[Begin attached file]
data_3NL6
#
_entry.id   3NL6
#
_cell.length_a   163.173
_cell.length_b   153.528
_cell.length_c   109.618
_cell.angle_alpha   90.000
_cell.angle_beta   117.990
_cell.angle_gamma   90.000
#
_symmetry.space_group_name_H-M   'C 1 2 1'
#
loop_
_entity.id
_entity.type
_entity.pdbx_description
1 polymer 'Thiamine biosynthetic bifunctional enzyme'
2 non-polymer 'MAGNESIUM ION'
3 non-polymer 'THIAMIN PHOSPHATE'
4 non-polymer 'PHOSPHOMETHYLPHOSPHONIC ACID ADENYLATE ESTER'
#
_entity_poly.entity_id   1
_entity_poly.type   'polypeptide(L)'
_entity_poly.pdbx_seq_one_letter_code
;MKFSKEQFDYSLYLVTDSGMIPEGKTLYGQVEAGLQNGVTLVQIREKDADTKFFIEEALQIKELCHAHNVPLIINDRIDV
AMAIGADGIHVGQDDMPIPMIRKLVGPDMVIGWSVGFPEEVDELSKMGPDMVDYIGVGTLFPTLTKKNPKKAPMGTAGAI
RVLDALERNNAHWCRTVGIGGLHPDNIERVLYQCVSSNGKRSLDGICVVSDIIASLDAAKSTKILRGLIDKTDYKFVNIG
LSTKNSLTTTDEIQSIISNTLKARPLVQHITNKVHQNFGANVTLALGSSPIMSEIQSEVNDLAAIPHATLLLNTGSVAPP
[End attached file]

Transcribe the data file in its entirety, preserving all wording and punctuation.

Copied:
data_3NL6
#
_entry.id   3NL6
#
_cell.length_a   163.173
_cell.length_b   153.528
_cell.length_c   109.618
_cell.angle_alpha   90.000
_cell.angle_beta   117.990
_cell.angle_gamma   90.000
#
_symmetry.space_group_name_H-M   'C 1 2 1'
#
loop_
_entity.id
_entity.type
_entity.pdbx_description
1 polymer 'Thiamine biosynthetic bifunctional enzyme'
2 non-polymer 'MAGNESIUM ION'
3 non-polymer 'THIAMIN PHOSPHATE'
4 non-polymer 'PHOSPHOMETHYLPHOSPHONIC ACID ADENYLATE ESTER'
#
_entity_poly.entity_id   1
_entity_poly.type   'polypeptide(L)'
_entity_poly.pdbx_seq_one_letter_code
;MKFSKEQFDYSLYLVTDSGMIPEGKTLYGQVEAGLQNGVTLVQIREKDADTKFFIEEALQIKELCHAHNVPLIINDRIDV
AMAIGADGIHVGQDDMPIPMIRKLVGPDMVIGWSVGFPEEVDELSKMGPDMVDYIGVGTLFPTLTKKNPKKAPMGTAGAI
RVLDALERNNAHWCRTVGIGGLHPDNIERVLYQCVSSNGKRSLDGICVVSDIIASLDAAKSTKILRGLIDKTDYKFVNIG
LSTKNSLTTTDEIQSIISNTLKARPLVQHITNKVHQNFGANVTLALGSSPIMSEIQSEVNDLAAIPHATLLLNTGSVAPP